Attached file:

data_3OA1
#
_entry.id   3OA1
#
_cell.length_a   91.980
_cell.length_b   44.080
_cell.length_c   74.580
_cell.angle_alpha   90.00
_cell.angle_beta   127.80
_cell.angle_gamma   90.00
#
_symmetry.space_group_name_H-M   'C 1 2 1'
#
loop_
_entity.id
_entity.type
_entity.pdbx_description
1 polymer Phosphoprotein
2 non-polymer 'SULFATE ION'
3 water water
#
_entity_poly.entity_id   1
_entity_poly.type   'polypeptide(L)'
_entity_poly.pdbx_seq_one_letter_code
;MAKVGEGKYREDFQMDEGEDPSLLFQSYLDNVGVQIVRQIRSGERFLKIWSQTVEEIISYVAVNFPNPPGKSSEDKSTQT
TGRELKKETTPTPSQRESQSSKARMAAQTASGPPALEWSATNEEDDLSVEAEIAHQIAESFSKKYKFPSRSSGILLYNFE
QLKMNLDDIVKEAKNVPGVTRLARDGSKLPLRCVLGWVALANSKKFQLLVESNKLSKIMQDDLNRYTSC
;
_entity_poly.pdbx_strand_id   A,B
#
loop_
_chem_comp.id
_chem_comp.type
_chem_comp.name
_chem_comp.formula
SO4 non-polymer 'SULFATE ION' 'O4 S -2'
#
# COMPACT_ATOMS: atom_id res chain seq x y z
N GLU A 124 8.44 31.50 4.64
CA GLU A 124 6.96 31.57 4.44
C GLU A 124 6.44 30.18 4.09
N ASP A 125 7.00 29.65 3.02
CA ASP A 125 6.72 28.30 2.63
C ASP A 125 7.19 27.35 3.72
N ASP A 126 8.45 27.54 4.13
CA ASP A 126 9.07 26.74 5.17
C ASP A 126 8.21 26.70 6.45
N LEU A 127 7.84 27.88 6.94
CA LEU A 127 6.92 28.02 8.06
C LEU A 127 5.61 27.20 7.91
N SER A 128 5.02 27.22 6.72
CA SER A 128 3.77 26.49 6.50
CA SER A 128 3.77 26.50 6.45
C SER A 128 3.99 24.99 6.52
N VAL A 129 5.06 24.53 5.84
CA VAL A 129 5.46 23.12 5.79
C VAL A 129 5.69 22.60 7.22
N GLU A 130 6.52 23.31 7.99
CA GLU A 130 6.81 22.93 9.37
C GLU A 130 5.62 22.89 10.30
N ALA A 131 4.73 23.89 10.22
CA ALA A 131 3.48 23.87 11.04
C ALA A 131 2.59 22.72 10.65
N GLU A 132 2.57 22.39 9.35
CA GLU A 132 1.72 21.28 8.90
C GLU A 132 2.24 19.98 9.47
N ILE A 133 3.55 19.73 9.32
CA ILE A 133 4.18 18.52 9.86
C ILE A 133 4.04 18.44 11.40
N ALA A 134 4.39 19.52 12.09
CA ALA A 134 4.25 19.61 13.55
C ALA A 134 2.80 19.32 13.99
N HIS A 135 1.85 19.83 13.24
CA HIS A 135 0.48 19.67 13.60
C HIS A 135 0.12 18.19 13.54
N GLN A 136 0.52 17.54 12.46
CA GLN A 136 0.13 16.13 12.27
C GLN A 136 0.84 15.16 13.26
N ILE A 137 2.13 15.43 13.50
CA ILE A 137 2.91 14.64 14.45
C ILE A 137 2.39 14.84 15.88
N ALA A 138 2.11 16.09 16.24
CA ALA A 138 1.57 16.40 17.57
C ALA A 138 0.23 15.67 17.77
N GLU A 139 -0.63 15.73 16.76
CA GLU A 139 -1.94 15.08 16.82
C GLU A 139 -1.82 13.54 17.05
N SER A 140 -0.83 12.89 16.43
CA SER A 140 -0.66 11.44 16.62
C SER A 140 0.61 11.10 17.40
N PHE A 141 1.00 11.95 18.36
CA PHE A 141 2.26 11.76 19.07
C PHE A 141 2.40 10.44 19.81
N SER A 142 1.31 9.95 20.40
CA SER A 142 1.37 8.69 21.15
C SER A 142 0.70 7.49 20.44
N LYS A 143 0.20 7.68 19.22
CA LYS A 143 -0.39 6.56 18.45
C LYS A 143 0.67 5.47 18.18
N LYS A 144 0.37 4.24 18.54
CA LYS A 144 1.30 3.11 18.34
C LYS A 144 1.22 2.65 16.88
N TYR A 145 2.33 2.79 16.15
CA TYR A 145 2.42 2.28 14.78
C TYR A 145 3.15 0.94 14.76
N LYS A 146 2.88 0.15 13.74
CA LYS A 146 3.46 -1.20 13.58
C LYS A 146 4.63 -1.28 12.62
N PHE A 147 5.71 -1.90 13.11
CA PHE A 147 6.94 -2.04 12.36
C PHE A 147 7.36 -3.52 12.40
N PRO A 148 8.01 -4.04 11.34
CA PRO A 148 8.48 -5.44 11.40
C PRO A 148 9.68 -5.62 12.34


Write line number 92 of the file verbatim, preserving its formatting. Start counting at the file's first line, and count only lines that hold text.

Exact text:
CA PHE A 141 2.26 11.76 19.07